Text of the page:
How to Deal With Cliques at Work

Work friends getting lunch together during the business day.
Work friends getting lunch together during the business day. (Image: Jupiterimages/Stockbyte/Getty Images)

The need to be popular or part of a small and exclusive group does not necessarily dissipate when people leave school and join the workforce. As Patrick Fagan, a behavioral insights associate, writes in “Psychology Today,” because people prefer those of their own clan or that which is familiar, prestigious jobs may go to workers of the same set as those doing the hiring. But there are ways managers and employees can deal with cliques at work, such as taking actions that support a positive team environment.

Foster Self-Esteem

It’s not unusual for workers to form cliques based on age, marital status, gender, race or position. Consequently, clique-like behavior is a frequent workplace occurrence. It's the manager's responsibility to counter the negative effects of this behavior. He does so by reminding the clique's target to base her reaction to others' actions on positive self-esteem that reflects her qualifications and achievements rather than her exclusion from a workplace clique.

Don’t Support Negativity

Cliques may lead to exclusionary behavior and conflict that can result in distrust between employees. As a result, one employee may withhold information, for example, and cause another employee to miss a deadline; this can negatively affect the company's operating results. To prevent this occurrence, management should avoid behaviors that might foster the negative aspects of cliques, such as exhibiting favoritism; instead, supervisors should promote the most qualified employee for a position.

Confront Clique Behaviors

Managers should confront negative clique behaviors as soon as they spot them. Doing so prevents the consistent enactment of exclusionary behaviors that can lead to dissension among the ranks. Such dissension can not only negatively affect productivity, but also lead to the loss of good employees. Negative clique behaviors even may increase the potential for workplace violence.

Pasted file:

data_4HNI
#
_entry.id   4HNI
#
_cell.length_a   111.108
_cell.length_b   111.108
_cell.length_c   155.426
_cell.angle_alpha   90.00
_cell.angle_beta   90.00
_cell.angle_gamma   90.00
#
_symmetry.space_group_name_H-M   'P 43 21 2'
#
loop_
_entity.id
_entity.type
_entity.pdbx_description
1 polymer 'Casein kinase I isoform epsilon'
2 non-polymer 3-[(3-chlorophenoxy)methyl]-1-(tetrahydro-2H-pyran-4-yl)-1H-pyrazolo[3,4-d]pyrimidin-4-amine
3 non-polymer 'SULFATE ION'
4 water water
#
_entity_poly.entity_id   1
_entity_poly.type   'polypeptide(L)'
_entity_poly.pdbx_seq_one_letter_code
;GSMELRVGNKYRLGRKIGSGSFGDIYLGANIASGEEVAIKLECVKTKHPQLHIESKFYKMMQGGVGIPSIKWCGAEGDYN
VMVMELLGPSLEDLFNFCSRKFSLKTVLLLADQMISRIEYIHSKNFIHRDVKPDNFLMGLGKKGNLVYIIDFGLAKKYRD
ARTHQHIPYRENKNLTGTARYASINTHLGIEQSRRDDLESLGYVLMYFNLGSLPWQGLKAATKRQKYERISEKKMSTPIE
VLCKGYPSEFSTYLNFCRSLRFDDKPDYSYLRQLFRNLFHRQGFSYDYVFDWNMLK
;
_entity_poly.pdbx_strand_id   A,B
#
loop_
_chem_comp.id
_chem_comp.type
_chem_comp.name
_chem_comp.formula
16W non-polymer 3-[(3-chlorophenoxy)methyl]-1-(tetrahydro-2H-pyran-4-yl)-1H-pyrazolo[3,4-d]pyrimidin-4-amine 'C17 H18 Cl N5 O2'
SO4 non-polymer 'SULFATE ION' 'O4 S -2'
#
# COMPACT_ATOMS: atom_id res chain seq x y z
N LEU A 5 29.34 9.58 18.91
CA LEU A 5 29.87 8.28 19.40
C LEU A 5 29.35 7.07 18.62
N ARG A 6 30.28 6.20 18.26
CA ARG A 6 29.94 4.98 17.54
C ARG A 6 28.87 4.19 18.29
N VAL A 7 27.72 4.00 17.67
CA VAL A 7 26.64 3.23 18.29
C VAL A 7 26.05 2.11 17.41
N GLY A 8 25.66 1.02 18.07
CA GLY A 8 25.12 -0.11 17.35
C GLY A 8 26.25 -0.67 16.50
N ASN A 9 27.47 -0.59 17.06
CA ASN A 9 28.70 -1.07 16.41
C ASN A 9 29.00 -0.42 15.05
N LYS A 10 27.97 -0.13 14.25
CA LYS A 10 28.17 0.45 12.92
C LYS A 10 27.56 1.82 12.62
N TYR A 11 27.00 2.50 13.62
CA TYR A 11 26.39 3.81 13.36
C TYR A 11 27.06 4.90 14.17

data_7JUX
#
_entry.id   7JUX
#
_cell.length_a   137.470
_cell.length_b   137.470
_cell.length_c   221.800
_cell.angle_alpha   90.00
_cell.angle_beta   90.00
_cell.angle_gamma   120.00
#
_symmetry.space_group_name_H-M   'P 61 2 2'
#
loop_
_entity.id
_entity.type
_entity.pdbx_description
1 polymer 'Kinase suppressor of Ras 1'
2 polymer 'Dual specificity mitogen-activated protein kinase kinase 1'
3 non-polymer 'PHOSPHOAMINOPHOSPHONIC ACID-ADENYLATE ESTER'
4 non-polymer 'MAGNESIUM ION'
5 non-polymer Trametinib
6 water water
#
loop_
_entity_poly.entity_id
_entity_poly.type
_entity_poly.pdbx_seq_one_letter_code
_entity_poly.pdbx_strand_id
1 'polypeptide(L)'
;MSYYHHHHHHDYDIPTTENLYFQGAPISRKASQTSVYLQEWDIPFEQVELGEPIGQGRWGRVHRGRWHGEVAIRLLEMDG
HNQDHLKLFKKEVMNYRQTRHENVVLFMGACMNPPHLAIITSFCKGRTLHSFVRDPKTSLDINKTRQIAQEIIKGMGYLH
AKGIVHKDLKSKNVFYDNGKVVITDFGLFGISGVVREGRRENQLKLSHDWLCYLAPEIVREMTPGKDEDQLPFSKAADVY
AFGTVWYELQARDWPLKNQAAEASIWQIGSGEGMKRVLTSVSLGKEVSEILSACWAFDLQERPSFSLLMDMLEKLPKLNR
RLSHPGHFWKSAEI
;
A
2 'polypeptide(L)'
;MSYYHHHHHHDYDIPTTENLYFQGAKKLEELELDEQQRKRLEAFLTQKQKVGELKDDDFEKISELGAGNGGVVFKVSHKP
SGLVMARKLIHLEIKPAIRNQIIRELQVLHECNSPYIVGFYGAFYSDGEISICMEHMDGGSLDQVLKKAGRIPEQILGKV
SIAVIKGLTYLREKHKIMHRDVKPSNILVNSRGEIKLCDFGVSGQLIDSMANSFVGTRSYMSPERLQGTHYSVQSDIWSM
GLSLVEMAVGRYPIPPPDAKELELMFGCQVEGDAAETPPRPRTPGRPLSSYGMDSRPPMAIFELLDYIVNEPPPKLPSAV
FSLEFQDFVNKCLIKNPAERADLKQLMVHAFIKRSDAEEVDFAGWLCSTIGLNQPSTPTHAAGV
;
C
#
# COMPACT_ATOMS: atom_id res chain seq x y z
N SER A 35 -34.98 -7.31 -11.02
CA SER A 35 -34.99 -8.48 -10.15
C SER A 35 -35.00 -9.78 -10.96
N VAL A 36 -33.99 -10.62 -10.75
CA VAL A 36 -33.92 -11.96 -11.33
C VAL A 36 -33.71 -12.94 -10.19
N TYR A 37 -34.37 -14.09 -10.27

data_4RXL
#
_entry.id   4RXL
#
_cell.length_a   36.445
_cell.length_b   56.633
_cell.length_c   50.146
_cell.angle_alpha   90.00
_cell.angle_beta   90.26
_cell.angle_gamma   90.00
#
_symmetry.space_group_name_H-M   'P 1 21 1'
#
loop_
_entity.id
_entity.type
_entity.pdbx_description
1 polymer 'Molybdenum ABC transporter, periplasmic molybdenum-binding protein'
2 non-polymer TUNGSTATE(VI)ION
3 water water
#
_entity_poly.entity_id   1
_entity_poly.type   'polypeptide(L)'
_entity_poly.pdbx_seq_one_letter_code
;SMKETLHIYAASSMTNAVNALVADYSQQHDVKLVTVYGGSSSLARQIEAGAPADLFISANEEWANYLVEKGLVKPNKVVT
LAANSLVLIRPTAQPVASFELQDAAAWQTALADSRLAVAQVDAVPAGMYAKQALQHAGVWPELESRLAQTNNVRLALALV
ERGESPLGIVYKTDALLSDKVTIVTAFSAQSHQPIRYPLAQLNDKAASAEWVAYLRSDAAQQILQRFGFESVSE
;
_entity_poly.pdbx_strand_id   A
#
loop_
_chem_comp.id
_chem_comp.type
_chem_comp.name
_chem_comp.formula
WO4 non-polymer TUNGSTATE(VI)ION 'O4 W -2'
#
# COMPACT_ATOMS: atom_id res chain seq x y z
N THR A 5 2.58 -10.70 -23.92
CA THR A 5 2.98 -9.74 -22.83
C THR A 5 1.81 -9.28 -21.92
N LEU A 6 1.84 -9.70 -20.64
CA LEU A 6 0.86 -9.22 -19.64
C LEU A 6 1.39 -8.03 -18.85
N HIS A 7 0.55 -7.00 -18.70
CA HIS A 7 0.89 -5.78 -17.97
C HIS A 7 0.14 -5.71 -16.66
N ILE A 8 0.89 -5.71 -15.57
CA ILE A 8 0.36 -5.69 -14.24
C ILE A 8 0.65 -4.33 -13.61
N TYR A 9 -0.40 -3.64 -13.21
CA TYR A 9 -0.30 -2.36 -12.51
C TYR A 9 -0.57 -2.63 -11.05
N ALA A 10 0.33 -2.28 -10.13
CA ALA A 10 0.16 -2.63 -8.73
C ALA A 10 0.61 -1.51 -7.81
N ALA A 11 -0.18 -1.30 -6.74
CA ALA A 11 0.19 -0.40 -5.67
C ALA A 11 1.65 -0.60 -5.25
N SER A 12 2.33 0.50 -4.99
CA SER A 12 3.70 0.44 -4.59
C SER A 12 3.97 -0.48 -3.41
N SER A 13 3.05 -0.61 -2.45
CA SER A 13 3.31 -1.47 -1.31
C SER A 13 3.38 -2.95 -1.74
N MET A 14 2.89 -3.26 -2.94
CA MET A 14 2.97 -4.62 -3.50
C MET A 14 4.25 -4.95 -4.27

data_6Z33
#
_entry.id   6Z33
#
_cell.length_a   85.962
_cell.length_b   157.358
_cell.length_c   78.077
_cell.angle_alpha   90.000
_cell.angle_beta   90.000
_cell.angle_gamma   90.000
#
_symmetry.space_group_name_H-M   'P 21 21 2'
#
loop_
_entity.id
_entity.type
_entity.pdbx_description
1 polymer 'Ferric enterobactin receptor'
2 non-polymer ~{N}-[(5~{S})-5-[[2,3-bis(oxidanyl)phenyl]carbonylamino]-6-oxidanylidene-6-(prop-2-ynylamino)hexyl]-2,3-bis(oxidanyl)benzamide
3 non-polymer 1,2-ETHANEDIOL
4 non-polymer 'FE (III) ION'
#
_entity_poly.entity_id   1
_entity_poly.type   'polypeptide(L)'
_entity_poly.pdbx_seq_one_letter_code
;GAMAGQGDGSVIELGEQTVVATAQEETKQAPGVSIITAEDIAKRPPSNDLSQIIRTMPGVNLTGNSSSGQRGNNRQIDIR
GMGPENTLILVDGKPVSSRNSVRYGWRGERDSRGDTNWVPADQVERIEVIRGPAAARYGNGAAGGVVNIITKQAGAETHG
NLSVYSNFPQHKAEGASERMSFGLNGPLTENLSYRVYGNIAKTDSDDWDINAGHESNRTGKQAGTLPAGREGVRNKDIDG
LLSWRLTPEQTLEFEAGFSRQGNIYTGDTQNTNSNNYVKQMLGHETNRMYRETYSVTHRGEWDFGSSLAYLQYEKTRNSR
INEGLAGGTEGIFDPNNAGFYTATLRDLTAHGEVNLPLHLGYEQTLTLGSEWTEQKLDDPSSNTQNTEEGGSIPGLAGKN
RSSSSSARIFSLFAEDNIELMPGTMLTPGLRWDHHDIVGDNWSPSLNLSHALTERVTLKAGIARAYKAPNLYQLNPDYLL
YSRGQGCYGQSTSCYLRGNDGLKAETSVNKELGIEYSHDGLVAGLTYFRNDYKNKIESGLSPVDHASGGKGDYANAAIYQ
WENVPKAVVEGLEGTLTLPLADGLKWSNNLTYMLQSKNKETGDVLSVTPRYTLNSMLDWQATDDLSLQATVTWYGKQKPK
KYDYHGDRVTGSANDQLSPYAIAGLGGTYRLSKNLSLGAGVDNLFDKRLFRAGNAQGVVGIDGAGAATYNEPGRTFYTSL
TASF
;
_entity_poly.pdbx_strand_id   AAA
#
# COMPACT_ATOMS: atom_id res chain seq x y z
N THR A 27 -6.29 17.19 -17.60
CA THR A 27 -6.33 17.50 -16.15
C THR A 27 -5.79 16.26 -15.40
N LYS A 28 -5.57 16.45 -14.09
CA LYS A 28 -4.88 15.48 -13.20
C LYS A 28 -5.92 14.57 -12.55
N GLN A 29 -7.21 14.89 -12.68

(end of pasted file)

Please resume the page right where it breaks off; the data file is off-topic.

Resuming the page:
Promote a Positive Environment

Ensuring that employee assignments are based on employee skills and allowing every employee to make a positive contribution to group objectives promotes a positive team environment rather than the formation of cliques. In addition, assigning work to avoid slack time ensures each group member remains productive and eliminates opportunities to act on negative clique behaviors. Also important is that a manager exhibit zero tolerance for bullying behaviors and that she pair long-term employees with new hires to encourage a positive team environment.

Form a Professional Network

Employees who deal with cliques in the workplace should exhibit behaviors that contribute to their company's success, as well as their own professional achievements, rather than adopt behaviors to ensure popularity with a clique. For example, an employee should not focus on forming close relationships with one particular group but instead form an inclusive network of a variety of business partners with whom to collaborate, share diverse perspectives and accomplish company goals.

Evaluate Clique Power

Powerful people set strategy, determine a company's direction and, therefore, determine which employees will have productive careers. This realization can help an employee decide if there is any real benefit of joining a clique that may attempt to intimidate or gossip about other employees. The employee may decide his time is better spent participating in teams and forming relationships with co-workers more focused on accomplishing particular business goals.

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